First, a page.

FIRST SEED OUT: #24 Flavia Pennetta/ITA (lost 1st Rd. to Diyas/KAZ)
UPSET QUEENS: The Bannerettes
REVELATION LADIES: The Swiss
NATION OF POOR SOULS: Italy (Pennetta "FSO" - ITA 4/6 FSO at Wimbledon; Schiavone another 1st Rd; Knapp ret.; Vinci disappoints)
LAST QUALIFIER STANDING: Olga Govortsova/BLR (4th Rd.)
LAST WILD CARD STANDING: Jelena Ostapenko/LAT (2nd Rd.)
LAST BRIT STANDING: Heather Watson/GBR (3rd Rd.)
IT ("??"): ("Vandeweghe") Coco Vandeweghe/USA (1st slam QF, lives up to family history w/ New York Knick commentary)
Ms.OPPORTUNITY: #20 Garbine Muguruza/ESP
COMEBACK: #13 Aga Radwanska/POL
CRASH & BURN: #12 Genie Bouchard/CAN (1st Rd. loss to qualifier #117 Duan; was '14 finalist; two con. slam 1st Rd. losses) & #3 Simona Halep/ROU (1st Rd. loss to #106 Cepelova; lost to Bouchard in '14 SW19 semi)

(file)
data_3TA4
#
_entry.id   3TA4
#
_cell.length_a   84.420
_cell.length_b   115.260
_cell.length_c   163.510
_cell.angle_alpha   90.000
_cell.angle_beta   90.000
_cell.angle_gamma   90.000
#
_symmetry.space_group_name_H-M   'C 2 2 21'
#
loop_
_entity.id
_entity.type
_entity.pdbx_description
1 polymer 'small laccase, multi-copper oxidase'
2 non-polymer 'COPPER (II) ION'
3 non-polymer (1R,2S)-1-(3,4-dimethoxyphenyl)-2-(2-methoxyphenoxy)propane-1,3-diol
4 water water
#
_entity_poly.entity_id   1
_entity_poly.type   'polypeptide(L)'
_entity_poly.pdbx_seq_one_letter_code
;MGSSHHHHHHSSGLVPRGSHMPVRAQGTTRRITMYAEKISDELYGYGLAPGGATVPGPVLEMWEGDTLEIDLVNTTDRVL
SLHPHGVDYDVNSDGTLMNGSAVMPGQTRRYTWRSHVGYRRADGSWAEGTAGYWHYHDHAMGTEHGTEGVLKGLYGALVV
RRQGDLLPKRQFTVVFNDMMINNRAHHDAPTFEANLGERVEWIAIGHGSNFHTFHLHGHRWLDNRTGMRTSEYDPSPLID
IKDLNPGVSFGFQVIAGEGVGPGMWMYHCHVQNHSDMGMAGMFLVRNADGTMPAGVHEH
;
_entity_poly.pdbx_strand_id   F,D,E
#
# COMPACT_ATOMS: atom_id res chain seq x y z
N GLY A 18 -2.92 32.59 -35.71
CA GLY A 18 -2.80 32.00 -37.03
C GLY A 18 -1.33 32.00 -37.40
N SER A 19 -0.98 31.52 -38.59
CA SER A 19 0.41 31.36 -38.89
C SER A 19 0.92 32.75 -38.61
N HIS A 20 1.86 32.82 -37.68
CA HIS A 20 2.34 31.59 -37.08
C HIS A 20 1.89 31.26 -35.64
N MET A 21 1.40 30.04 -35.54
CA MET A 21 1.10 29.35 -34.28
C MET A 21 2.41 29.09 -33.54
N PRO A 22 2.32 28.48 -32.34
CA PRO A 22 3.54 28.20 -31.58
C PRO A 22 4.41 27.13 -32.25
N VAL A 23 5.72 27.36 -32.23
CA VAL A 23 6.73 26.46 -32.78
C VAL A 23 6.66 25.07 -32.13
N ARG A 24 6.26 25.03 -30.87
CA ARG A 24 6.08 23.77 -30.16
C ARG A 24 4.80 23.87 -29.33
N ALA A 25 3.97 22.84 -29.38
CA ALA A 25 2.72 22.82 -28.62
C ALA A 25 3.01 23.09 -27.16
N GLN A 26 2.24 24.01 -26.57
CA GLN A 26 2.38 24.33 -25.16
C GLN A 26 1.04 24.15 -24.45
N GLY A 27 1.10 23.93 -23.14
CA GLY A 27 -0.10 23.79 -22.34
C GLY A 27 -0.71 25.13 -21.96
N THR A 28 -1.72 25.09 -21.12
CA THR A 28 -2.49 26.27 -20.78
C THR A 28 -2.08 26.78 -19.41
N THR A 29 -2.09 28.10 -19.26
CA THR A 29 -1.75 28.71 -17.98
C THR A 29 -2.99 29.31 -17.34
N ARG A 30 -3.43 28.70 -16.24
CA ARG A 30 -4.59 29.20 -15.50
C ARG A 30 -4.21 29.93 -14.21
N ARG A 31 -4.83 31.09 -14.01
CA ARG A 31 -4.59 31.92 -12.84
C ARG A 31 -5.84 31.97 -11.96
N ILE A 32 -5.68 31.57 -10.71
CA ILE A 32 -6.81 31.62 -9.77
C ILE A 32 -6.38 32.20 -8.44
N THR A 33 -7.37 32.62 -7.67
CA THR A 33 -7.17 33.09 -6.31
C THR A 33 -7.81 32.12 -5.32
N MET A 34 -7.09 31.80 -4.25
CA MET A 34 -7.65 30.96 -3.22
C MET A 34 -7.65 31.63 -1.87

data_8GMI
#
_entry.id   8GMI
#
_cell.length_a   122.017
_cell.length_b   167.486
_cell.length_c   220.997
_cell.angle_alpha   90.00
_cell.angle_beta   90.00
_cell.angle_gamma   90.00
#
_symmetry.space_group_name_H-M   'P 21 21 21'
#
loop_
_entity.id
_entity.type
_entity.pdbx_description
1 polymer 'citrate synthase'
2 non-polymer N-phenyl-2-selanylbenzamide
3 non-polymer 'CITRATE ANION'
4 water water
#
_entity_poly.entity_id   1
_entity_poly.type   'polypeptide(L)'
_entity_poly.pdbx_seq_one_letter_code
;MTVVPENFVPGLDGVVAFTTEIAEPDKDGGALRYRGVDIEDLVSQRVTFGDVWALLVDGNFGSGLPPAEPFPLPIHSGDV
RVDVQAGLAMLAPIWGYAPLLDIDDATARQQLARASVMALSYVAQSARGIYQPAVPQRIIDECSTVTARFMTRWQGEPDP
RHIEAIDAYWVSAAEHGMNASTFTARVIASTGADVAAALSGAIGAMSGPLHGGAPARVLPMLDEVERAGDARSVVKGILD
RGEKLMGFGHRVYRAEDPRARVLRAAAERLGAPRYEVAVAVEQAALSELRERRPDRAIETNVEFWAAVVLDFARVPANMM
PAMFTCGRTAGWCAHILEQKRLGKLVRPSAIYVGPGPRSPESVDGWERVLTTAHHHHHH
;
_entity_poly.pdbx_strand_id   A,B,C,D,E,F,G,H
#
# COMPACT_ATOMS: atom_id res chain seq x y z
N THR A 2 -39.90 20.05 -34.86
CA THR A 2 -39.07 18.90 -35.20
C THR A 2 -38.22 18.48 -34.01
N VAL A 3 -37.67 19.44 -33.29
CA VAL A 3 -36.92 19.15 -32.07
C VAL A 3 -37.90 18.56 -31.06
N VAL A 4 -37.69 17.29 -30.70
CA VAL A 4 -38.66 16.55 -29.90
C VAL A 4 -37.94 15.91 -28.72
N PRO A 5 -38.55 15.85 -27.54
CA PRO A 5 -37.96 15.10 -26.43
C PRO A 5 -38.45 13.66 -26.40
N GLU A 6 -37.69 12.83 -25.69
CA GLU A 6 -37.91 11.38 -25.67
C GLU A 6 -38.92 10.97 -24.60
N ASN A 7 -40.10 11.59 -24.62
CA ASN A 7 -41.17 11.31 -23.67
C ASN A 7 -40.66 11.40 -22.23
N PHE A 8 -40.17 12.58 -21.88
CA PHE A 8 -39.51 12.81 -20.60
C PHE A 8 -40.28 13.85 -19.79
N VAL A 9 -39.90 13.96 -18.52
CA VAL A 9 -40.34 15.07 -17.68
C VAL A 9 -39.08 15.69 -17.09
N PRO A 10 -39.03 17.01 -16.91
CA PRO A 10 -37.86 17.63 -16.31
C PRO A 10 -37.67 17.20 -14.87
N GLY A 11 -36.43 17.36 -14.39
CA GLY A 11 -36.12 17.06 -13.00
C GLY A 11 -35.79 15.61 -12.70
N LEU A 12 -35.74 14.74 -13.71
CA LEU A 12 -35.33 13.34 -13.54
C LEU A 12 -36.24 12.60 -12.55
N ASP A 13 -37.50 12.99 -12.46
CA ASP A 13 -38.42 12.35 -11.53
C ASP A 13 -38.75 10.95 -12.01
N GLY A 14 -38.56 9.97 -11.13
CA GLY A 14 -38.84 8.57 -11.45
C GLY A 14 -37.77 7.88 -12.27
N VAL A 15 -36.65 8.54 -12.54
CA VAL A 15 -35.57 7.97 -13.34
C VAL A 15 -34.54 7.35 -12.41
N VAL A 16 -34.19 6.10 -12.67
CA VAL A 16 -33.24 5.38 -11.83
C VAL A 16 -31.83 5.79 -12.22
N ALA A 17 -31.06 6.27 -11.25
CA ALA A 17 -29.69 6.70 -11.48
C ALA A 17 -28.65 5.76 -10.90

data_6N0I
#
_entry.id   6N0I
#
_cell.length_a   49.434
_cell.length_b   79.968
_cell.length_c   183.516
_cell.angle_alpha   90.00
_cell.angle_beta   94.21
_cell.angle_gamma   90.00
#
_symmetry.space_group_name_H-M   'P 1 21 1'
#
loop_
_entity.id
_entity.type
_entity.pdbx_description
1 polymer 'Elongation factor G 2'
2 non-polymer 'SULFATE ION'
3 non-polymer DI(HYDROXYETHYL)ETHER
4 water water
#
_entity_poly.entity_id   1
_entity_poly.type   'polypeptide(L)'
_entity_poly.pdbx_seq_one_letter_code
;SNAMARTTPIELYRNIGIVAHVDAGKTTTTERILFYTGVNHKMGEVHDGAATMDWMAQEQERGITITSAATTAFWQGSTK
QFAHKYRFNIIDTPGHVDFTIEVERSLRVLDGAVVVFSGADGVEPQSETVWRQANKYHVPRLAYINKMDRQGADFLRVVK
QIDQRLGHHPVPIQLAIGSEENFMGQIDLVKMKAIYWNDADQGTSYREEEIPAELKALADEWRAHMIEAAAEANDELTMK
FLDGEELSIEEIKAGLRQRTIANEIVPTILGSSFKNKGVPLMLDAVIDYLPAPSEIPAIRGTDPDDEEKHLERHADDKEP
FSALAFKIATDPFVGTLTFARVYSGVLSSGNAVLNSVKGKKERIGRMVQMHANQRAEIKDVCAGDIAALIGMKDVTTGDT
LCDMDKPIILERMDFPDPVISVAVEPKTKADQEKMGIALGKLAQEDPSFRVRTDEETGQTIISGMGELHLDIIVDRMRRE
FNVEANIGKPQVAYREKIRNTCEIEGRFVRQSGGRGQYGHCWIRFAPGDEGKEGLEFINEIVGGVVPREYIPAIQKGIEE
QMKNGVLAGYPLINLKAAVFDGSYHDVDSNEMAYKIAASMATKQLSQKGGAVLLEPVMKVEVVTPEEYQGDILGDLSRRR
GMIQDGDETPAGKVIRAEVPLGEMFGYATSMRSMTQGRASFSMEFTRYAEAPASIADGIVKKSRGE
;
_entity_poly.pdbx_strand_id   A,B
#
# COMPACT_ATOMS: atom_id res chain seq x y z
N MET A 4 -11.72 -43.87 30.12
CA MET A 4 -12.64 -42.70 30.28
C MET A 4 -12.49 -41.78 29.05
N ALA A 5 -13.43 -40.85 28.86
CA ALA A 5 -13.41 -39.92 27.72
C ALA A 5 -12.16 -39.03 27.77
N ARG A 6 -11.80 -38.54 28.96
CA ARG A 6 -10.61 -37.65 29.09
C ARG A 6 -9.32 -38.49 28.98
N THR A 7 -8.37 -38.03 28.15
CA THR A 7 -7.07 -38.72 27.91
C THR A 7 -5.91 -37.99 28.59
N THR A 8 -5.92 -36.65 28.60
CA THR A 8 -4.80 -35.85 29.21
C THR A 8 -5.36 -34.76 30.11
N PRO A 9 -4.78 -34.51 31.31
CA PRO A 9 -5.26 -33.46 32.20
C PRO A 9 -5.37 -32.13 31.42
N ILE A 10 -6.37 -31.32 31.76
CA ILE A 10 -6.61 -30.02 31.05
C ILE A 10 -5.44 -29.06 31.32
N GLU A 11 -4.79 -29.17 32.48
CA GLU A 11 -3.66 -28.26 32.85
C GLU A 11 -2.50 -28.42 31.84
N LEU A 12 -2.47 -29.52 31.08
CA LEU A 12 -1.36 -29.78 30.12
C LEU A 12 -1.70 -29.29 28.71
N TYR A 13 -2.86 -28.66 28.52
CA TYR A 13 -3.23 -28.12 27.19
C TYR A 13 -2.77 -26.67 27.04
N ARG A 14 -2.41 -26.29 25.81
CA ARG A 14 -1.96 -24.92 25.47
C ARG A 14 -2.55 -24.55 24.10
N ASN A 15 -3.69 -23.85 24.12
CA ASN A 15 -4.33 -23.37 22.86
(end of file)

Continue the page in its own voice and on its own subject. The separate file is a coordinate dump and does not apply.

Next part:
ZOMBIE QUEEN: #1 Serena Williams (3rd Rd. - down double-break 3-0 in 3rd set vs. Watson, who served for match at 5-4 and was two points from victory)
THE RADWANSKA AWARD (June 26): Aga Radwanska & the seagull (in Eastbourne, bird swoops at Radwanska as she serves... one day later, she loses in the final)
THE RADWANSKA AWARD (Day 3): Day 3 is the hottest day ever recorded in Wimbledon history (35.7 C / 96 F), fire alarm evacuates Centre Court
DOUBLES STAR: Sania Mirza/IND
KIMIKO DATE-KRUMM VETERAN CUP (KDK CUP): Martina Hingis/SUI
JUNIOR BREAKOUT: Sofya Zhuk/RUS
All for now. Grass Court Awards this week.